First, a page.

Jews and the City
Jews have been identified with the city to such an extent that they are often described as the quintessential urban dwellers. This course examines the multifaceted and multivalent relationships between Jews and the city, from medieval Europe and North Africa to modern Europe, America and the Middle East. It explores various forms of Jewish urban settlement, from the Venetian ghetto and Moroccan mellah to the Eastern European shtetl and the cosmopolitan metropolis. Jews were not always a predominantly urban people, but they underwent mass urbanization in the nineteenth century, especially in Europe and America. Using documentary sources, belles-lettres and film, this course explores the impact of this urbanization on religious practice, social relations, and patterns of assimilation, paying particular attention to the growing identification of Jews with the charms and vices of the big city. Three cities will be examined in greater detail: Budapest, New York and Tel Aviv. We will also reflect on “cities without Jews,” probing the perceived relationships between Jews and the city that come into sharper focus only with the Jews’ real or imagined absence.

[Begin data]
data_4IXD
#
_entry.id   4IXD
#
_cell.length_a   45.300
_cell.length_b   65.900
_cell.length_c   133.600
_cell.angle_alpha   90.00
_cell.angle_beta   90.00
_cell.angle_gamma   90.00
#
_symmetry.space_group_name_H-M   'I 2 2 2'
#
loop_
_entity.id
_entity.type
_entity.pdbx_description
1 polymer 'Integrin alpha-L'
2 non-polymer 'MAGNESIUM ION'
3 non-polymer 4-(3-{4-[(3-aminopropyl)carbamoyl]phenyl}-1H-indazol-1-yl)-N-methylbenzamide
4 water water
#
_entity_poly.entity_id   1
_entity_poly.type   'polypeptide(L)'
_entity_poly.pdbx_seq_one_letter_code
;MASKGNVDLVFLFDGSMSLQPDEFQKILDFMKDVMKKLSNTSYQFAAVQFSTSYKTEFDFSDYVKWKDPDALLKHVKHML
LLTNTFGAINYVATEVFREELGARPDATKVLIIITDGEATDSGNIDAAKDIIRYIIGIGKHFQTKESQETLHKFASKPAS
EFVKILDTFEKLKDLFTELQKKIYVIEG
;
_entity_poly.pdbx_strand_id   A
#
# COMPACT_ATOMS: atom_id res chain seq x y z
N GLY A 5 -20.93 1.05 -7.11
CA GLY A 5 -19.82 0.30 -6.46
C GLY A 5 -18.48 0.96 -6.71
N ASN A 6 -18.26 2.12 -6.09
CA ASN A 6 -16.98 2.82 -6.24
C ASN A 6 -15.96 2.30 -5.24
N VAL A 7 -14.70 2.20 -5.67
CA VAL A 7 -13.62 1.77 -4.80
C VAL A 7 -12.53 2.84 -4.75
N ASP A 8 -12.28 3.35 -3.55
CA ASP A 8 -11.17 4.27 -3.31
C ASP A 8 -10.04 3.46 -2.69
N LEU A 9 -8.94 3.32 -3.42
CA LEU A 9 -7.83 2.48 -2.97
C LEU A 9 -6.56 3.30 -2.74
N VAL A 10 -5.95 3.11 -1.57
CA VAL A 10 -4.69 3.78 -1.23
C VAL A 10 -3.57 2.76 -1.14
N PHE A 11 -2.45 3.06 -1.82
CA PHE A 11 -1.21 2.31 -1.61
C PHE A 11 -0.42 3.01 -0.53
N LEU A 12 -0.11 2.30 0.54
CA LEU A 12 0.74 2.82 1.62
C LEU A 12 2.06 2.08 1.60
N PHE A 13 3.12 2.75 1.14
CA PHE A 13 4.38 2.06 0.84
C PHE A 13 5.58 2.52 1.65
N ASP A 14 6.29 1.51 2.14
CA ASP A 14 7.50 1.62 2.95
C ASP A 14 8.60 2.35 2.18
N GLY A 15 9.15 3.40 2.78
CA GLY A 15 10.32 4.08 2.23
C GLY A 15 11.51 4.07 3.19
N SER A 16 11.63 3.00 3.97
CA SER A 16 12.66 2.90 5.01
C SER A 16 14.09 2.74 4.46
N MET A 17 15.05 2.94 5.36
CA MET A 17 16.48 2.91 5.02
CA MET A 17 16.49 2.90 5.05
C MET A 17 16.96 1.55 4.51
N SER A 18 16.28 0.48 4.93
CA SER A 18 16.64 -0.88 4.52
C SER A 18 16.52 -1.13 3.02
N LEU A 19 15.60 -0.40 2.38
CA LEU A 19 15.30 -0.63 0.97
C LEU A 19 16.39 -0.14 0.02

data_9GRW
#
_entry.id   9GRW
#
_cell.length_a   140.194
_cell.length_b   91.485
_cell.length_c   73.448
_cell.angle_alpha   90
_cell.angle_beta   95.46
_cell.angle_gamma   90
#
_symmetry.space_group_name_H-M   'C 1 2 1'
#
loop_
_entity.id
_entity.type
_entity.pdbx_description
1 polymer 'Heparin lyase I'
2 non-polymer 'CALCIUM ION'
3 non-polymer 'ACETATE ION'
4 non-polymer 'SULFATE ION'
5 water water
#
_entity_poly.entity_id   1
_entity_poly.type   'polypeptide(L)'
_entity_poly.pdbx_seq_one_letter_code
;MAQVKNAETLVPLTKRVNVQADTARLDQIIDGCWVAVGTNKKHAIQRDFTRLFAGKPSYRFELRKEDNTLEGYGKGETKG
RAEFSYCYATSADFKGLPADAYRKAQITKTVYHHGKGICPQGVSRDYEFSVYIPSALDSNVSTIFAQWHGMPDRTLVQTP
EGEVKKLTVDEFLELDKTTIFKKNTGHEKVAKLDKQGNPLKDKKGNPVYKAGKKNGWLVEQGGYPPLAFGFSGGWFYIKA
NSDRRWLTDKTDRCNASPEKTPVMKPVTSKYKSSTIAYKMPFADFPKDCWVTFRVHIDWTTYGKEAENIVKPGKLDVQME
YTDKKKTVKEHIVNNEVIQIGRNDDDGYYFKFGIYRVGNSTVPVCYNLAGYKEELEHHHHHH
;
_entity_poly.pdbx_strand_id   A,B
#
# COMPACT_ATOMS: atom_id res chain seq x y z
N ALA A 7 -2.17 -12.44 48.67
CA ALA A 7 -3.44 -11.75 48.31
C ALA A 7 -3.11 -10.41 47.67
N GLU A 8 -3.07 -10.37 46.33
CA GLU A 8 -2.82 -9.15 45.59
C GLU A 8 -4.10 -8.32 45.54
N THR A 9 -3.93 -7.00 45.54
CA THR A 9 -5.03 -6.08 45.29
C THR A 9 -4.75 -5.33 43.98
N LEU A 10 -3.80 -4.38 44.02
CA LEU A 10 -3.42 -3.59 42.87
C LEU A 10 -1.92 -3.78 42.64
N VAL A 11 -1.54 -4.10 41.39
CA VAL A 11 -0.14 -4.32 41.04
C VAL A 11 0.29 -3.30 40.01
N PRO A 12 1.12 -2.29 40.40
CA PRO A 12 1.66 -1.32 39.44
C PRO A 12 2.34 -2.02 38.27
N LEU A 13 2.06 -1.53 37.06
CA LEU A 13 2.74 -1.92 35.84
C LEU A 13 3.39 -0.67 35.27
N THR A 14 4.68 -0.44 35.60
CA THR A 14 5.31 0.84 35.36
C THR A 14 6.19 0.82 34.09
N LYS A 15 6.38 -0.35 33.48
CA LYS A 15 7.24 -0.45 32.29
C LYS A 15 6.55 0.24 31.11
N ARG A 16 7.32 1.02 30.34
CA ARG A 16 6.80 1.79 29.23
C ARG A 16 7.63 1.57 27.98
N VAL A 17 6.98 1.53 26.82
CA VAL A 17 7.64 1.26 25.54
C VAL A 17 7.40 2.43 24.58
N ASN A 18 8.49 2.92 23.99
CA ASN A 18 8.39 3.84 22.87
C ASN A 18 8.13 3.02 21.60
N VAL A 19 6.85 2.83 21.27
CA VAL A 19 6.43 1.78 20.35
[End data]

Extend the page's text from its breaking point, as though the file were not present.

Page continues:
Learning Outcomes: By the end of this course, students will be able to:
Place various forms of Jewish urban settlement in their historical and regional context
Discuss the relationship between Jews and modern urban culture
Expound on the role of the city in the formation of Jewish stereotypes and Jewish lifeways
Examine representations of space in a wide variety of primary sources
Develop critical reading skills
Requirements: All students are expected to come to class prepared to discuss the assigned readings. In addition, all students are required to give a 20-minute class presentation, a 4-6 page (1,000-1,500 word) book review, and a 10-12 page (2,500-3,000 word) research paper.
Class Participation: 15%
Class Presentation (20 minutes): 15%
Book Review (4-5 pages) 20% Due date: October 27
Research Paper (10-12 pages): 50% Due date: December 22